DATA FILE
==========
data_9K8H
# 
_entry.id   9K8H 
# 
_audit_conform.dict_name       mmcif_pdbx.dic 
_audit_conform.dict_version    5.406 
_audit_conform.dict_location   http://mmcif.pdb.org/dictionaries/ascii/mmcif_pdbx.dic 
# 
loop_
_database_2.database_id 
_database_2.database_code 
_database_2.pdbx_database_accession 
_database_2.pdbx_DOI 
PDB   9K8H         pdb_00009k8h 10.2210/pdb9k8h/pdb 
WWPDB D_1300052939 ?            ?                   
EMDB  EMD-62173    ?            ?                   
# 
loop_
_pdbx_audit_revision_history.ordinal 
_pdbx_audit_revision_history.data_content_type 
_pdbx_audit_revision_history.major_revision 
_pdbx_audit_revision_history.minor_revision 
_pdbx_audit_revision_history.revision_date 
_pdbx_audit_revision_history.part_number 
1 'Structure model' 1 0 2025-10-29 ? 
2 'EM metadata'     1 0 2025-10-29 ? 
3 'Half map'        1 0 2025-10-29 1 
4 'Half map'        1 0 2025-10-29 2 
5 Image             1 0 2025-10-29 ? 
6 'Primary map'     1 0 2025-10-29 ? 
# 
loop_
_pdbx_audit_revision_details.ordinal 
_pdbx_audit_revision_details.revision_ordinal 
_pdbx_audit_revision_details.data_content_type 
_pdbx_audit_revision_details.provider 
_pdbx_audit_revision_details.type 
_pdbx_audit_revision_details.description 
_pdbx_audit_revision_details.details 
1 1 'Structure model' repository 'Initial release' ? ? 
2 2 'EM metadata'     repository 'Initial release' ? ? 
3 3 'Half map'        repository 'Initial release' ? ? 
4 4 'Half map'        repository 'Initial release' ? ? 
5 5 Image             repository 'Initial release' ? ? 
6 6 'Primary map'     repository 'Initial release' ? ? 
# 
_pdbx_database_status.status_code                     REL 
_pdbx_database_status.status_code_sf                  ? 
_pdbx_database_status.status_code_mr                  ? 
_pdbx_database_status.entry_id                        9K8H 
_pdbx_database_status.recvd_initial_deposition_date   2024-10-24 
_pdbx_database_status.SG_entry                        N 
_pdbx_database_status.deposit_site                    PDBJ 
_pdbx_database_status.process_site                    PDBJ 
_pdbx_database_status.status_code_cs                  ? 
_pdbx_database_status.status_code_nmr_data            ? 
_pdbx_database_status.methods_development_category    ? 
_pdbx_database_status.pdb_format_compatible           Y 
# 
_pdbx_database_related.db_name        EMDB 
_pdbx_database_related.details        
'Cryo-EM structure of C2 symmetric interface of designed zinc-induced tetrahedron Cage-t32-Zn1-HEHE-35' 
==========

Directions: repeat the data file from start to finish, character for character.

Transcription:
data_9K8H
# 
_entry.id   9K8H 
# 
_audit_conform.dict_name       mmcif_pdbx.dic 
_audit_conform.dict_version    5.406 
_audit_conform.dict_location   http://mmcif.pdb.org/dictionaries/ascii/mmcif_pdbx.dic 
# 
loop_
_database_2.database_id 
_database_2.database_code 
_database_2.pdbx_database_accession 
_database_2.pdbx_DOI 
PDB   9K8H         pdb_00009k8h 10.2210/pdb9k8h/pdb 
WWPDB D_1300052939 ?            ?                   
EMDB  EMD-62173    ?            ?                   
# 
loop_
_pdbx_audit_revision_history.ordinal 
_pdbx_audit_revision_history.data_content_type 
_pdbx_audit_revision_history.major_revision 
_pdbx_audit_revision_history.minor_revision 
_pdbx_audit_revision_history.revision_date 
_pdbx_audit_revision_history.part_number 
1 'Structure model' 1 0 2025-10-29 ? 
2 'EM metadata'     1 0 2025-10-29 ? 
3 'Half map'        1 0 2025-10-29 1 
4 'Half map'        1 0 2025-10-29 2 
5 Image             1 0 2025-10-29 ? 
6 'Primary map'     1 0 2025-10-29 ? 
# 
loop_
_pdbx_audit_revision_details.ordinal 
_pdbx_audit_revision_details.revision_ordinal 
_pdbx_audit_revision_details.data_content_type 
_pdbx_audit_revision_details.provider 
_pdbx_audit_revision_details.type 
_pdbx_audit_revision_details.description 
_pdbx_audit_revision_details.details 
1 1 'Structure model' repository 'Initial release' ? ? 
2 2 'EM metadata'     repository 'Initial release' ? ? 
3 3 'Half map'        repository 'Initial release' ? ? 
4 4 'Half map'        repository 'Initial release' ? ? 
5 5 Image             repository 'Initial release' ? ? 
6 6 'Primary map'     repository 'Initial release' ? ? 
# 
_pdbx_database_status.status_code                     REL 
_pdbx_database_status.status_code_sf                  ? 
_pdbx_database_status.status_code_mr                  ? 
_pdbx_database_status.entry_id                        9K8H 
_pdbx_database_status.recvd_initial_deposition_date   2024-10-24 
_pdbx_database_status.SG_entry                        N 
_pdbx_database_status.deposit_site                    PDBJ 
_pdbx_database_status.process_site                    PDBJ 
_pdbx_database_status.status_code_cs                  ? 
_pdbx_database_status.status_code_nmr_data            ? 
_pdbx_database_status.methods_development_category    ? 
_pdbx_database_status.pdb_format_compatible           Y 
# 
_pdbx_database_related.db_name        EMDB 
_pdbx_database_related.details        
'Cryo-EM structure of C2 symmetric interface of designed zinc-induced tetrahedron Cage-t32-Zn1-HEHE-35' 